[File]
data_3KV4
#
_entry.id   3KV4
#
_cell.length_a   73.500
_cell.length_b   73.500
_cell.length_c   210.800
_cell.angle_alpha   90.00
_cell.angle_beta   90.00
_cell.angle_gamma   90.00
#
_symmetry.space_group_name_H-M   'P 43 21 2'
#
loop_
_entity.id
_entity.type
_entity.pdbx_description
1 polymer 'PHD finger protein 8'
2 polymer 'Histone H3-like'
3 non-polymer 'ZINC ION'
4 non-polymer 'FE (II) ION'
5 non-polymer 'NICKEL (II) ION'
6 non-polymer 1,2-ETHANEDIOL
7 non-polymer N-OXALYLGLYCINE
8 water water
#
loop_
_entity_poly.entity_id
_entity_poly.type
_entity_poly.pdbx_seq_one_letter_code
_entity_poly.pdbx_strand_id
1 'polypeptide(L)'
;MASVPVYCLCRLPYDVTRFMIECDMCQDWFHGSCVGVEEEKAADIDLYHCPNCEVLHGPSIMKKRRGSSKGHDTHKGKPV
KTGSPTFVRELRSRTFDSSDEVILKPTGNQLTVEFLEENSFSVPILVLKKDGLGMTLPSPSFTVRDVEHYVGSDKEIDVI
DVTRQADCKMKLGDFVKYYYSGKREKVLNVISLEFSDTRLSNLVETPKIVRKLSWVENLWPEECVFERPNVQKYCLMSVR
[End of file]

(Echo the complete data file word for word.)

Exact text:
data_3KV4
#
_entry.id   3KV4
#
_cell.length_a   73.500
_cell.length_b   73.500
_cell.length_c   210.800
_cell.angle_alpha   90.00
_cell.angle_beta   90.00
_cell.angle_gamma   90.00
#
_symmetry.space_group_name_H-M   'P 43 21 2'
#
loop_
_entity.id
_entity.type
_entity.pdbx_description
1 polymer 'PHD finger protein 8'
2 polymer 'Histone H3-like'
3 non-polymer 'ZINC ION'
4 non-polymer 'FE (II) ION'
5 non-polymer 'NICKEL (II) ION'
6 non-polymer 1,2-ETHANEDIOL
7 non-polymer N-OXALYLGLYCINE
8 water water
#
loop_
_entity_poly.entity_id
_entity_poly.type
_entity_poly.pdbx_seq_one_letter_code
_entity_poly.pdbx_strand_id
1 'polypeptide(L)'
;MASVPVYCLCRLPYDVTRFMIECDMCQDWFHGSCVGVEEEKAADIDLYHCPNCEVLHGPSIMKKRRGSSKGHDTHKGKPV
KTGSPTFVRELRSRTFDSSDEVILKPTGNQLTVEFLEENSFSVPILVLKKDGLGMTLPSPSFTVRDVEHYVGSDKEIDVI
DVTRQADCKMKLGDFVKYYYSGKREKVLNVISLEFSDTRLSNLVETPKIVRKLSWVENLWPEECVFERPNVQKYCLMSVR